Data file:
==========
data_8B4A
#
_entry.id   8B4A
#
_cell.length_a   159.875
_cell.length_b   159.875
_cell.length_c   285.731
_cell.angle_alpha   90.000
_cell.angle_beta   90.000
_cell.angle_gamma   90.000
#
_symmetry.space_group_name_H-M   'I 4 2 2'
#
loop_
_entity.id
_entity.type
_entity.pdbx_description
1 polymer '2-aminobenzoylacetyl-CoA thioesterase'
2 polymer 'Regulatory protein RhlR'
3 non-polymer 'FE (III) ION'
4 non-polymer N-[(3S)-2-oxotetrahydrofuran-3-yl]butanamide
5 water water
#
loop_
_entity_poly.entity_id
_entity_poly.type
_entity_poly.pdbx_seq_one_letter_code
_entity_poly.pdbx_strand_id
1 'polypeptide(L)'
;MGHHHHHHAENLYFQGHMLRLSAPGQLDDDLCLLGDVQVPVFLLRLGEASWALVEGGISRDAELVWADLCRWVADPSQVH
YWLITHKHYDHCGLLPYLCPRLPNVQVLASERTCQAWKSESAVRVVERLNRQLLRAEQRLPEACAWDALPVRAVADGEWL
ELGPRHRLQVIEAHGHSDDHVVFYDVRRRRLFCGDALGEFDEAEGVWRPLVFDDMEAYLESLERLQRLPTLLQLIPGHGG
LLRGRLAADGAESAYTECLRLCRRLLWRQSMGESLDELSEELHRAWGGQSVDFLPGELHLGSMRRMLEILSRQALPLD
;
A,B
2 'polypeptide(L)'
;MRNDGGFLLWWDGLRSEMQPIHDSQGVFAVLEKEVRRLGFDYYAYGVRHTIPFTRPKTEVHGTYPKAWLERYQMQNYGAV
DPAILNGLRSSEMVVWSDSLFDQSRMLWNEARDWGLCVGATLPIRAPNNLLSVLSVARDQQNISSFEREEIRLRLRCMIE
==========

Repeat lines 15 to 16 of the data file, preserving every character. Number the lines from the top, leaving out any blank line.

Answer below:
_entity.id
_entity.type